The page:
One more thing, for those interested in Church history and ecclesiology. Princeton’s Bronwen McShea, writing in First Things, explains how changes in Church governance in the late modern era concentrated even more power in the hands of an unaccountable episcopate.  In the deeply informative piece, McShea writes that the evolution in the Church’s governing structure since the 19th century has made it “almost impossible for concerned laypersons and rank-and-file clergy­men to hold Church leaders to account for wounds they inflict on the Church’s body.” More:

In our so-called Age of the Laity, many laypersons—Mass-going stalwarts who volunteer time and resources; parents of boys who might become priests; even prominent lawyers, businessmen, intellectuals, and media professionals with connections in the hierarchy—are powerless before churchmen’s stonewalling, tone-deafness, and worse. Efforts toward accountability face jurisdictional and canonical hurdles to their timely realization. And in the rare instances when barriers can be overcome, many faithful men and women scrupulously hesitate to act, because they have been formed by the Church of the last century to view popes and bishops alone as the divinely ordained authorities over the Christian people’s corporate existence.

She calls on fellow Catholics not to confuse”filial deference to bishops and popes with uncritical, docile acceptance of all the forms of power the hierarchy currently wields.

Some of these powers are new in the history of the Church and are concentrated by happenstance in the hands of the hierarchy, due to the historical conditions of the Church’s self-preserving self-extrication from modern political regimes. …

Today, the safety and well-being of the Christian people’s children and young clergymen are in question. Laypersons may be called at this hour to assert their traditional rights within the Church as a whole, in order to secure the common good of our spiritual communion. We will need to pursue that duty in ­creative ways suited to present-day conditions. And we should anticipate—with the sober realism that the Church’s messy history engenders—that more than one exalted churchman will oppose worthy reforms with this or that implement from his modern stockpile of ecclesial power.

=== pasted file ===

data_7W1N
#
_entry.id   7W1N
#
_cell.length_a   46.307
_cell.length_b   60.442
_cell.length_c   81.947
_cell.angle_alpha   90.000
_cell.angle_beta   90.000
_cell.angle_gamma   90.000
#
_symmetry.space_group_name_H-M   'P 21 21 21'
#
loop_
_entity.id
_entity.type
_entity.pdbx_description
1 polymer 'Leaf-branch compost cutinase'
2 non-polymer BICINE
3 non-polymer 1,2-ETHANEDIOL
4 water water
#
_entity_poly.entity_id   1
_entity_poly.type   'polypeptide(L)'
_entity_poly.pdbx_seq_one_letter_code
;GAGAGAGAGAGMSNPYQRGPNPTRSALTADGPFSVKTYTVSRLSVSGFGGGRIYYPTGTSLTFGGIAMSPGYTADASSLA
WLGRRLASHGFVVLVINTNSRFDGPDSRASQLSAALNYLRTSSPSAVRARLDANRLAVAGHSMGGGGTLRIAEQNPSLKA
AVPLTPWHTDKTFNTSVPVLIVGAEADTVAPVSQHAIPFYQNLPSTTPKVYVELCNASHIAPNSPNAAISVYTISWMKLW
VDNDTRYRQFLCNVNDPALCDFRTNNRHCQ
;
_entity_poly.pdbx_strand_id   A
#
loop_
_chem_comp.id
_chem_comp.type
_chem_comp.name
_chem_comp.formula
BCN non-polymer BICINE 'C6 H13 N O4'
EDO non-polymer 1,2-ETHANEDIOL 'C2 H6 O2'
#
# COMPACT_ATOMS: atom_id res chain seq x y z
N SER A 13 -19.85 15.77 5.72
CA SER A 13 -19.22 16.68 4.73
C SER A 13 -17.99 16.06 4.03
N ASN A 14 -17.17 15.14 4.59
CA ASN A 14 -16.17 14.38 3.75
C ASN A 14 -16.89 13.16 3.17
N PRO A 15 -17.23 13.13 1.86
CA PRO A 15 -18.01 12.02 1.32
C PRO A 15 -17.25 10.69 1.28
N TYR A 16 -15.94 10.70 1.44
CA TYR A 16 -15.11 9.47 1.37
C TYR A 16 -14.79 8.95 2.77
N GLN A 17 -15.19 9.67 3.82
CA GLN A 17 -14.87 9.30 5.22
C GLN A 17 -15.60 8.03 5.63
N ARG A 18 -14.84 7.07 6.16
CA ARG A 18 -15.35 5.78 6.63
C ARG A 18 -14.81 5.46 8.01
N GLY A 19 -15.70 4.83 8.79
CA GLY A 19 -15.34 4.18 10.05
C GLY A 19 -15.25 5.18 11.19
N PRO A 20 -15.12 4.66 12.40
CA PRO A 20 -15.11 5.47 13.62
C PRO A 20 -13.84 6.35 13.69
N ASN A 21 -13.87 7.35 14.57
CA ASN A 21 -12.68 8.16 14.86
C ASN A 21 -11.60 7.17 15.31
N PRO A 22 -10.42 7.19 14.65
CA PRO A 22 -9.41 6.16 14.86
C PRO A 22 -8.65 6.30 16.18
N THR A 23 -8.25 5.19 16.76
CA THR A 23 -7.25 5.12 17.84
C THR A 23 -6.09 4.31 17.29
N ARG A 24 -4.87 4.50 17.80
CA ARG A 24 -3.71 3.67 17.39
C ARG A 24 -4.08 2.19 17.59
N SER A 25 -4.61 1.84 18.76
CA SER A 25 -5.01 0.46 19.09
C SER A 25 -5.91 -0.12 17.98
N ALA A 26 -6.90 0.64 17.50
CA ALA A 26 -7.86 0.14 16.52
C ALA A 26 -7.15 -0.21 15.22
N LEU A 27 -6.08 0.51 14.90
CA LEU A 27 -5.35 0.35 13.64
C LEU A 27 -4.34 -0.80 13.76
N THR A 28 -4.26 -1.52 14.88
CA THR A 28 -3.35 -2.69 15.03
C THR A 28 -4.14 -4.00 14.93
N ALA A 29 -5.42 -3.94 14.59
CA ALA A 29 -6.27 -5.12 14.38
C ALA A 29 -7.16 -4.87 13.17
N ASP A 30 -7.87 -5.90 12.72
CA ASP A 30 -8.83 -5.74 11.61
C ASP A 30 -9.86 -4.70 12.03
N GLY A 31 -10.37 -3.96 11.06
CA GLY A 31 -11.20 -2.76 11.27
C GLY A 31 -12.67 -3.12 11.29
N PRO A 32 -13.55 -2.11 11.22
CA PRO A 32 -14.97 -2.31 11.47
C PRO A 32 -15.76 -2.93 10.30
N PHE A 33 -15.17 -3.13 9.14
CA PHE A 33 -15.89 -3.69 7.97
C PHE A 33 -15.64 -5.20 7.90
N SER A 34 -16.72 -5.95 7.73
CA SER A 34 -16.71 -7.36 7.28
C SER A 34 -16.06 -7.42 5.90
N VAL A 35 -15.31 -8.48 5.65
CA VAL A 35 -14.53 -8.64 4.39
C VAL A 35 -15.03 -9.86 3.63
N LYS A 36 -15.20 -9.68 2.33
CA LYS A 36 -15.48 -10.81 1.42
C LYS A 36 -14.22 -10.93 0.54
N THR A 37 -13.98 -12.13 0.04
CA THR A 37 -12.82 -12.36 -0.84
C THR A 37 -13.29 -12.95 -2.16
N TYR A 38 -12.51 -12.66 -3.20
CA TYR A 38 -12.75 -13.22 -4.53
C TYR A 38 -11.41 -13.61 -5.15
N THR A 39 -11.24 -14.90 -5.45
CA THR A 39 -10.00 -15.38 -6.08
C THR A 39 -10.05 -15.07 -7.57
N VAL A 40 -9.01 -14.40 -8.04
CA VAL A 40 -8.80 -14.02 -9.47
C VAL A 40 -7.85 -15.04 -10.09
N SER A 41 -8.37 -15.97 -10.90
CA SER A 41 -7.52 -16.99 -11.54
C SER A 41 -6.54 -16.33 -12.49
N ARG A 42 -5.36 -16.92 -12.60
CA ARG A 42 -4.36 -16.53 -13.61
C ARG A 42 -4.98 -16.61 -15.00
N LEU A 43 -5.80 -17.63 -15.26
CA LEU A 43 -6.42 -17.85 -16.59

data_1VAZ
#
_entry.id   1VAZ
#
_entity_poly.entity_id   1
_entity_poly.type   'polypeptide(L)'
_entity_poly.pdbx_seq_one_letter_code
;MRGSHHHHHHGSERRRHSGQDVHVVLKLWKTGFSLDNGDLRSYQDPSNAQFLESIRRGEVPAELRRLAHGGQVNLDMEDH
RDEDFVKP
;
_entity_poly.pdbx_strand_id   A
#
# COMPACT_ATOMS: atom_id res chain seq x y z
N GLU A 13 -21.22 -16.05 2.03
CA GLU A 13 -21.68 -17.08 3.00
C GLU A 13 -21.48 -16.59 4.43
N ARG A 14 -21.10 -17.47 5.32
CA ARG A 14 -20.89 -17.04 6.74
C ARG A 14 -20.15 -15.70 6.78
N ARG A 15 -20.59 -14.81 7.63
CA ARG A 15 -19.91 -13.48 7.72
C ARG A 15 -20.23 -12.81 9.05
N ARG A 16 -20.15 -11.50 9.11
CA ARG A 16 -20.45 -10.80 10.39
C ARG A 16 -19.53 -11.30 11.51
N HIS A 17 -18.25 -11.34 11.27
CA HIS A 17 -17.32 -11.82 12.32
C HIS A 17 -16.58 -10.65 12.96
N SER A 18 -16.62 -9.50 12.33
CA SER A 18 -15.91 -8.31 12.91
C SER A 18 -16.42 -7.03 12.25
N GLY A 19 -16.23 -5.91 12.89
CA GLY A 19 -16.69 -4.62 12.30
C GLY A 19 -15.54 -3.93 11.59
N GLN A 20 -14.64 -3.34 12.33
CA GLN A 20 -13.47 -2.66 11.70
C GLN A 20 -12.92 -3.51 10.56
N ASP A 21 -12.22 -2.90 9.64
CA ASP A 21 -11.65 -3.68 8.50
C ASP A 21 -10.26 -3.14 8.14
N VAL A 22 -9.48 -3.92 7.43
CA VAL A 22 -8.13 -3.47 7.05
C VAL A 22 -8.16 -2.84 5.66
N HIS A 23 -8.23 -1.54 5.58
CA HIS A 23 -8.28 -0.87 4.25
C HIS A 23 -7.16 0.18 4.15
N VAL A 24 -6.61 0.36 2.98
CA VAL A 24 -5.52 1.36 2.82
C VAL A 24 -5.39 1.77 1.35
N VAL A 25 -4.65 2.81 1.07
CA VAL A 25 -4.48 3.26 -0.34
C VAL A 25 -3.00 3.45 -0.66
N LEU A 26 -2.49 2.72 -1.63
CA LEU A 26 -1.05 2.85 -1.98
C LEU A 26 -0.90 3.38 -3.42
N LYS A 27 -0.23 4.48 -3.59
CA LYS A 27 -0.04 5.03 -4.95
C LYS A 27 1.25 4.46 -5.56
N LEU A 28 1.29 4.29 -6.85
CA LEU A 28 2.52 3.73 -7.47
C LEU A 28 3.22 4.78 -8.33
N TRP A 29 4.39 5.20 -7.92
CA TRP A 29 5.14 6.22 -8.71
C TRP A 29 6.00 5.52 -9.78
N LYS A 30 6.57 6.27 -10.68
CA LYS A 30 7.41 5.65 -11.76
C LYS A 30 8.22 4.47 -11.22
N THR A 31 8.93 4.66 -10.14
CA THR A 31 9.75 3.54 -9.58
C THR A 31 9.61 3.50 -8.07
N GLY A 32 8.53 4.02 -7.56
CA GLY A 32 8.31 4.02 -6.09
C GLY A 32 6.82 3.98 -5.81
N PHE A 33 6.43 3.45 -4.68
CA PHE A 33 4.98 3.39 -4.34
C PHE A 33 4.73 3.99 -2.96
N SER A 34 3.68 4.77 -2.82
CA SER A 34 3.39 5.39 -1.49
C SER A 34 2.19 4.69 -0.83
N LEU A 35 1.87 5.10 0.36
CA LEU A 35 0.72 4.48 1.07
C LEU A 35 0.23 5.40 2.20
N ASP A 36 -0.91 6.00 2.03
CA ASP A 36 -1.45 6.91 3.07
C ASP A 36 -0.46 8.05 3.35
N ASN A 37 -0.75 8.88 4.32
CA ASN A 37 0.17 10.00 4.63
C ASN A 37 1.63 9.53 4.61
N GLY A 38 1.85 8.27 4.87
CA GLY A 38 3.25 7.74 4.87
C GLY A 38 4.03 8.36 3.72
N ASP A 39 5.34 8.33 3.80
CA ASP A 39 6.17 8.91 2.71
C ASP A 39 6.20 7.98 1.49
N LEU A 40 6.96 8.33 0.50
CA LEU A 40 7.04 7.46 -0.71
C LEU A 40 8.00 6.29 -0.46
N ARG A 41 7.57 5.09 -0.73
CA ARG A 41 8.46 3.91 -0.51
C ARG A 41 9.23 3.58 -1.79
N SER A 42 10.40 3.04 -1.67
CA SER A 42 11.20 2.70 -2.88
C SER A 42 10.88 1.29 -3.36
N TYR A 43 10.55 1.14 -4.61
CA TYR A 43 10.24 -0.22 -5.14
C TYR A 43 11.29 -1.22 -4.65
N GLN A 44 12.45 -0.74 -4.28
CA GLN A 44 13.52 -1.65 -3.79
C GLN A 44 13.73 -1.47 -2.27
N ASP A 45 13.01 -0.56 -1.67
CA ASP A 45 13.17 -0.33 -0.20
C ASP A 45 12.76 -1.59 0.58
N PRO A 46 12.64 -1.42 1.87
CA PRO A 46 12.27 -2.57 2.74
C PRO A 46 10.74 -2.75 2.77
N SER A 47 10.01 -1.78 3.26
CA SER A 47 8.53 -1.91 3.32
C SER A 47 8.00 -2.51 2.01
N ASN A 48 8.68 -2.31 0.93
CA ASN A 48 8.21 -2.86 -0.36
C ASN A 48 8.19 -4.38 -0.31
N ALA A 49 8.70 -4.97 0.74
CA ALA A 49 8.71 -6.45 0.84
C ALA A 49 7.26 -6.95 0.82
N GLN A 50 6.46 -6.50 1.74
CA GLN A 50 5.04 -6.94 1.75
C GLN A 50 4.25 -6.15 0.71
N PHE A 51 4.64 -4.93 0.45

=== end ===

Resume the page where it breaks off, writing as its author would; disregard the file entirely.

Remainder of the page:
Read the whole thing.

Who knows, maybe there will be a Roman miracle in February. But if not, and if the meeting concludes with the same old toothless bureaucratic assurances, the Catholic laity are going to be faced with a series of painful decisions. In order to save their Church, they are going to have to fight their bishops. This is going to be especially hard for the orthodox Catholic laity, because they are, by temperament and custom, used to defending the institution and its leadership. But these men are piloting the Barque of Peter into a whirlpool. They can’t change the system because they are products of the system.

about the author

Rod Dreher is a senior editor at The American Conservative. He has written and edited for the New York Post, The Dallas Morning News, National Review, the South Florida Sun-Sentinel, the Washington Times, and the Baton Rouge Advocate. Rod’s commentary has been published in The Wall Street Journal, Commentary, the Weekly Standard, Beliefnet, and Real Simple, among other publications, and he has appeared on NPR, ABC News, CNN, Fox News, MSNBC, and the BBC. He lives in Baton Rouge, Louisiana, with his wife Julie and their three children. He has also written four books, The Little Way of Ruthie Leming, Crunchy Cons, How Dante Can Save Your Life, and The Benedict Option.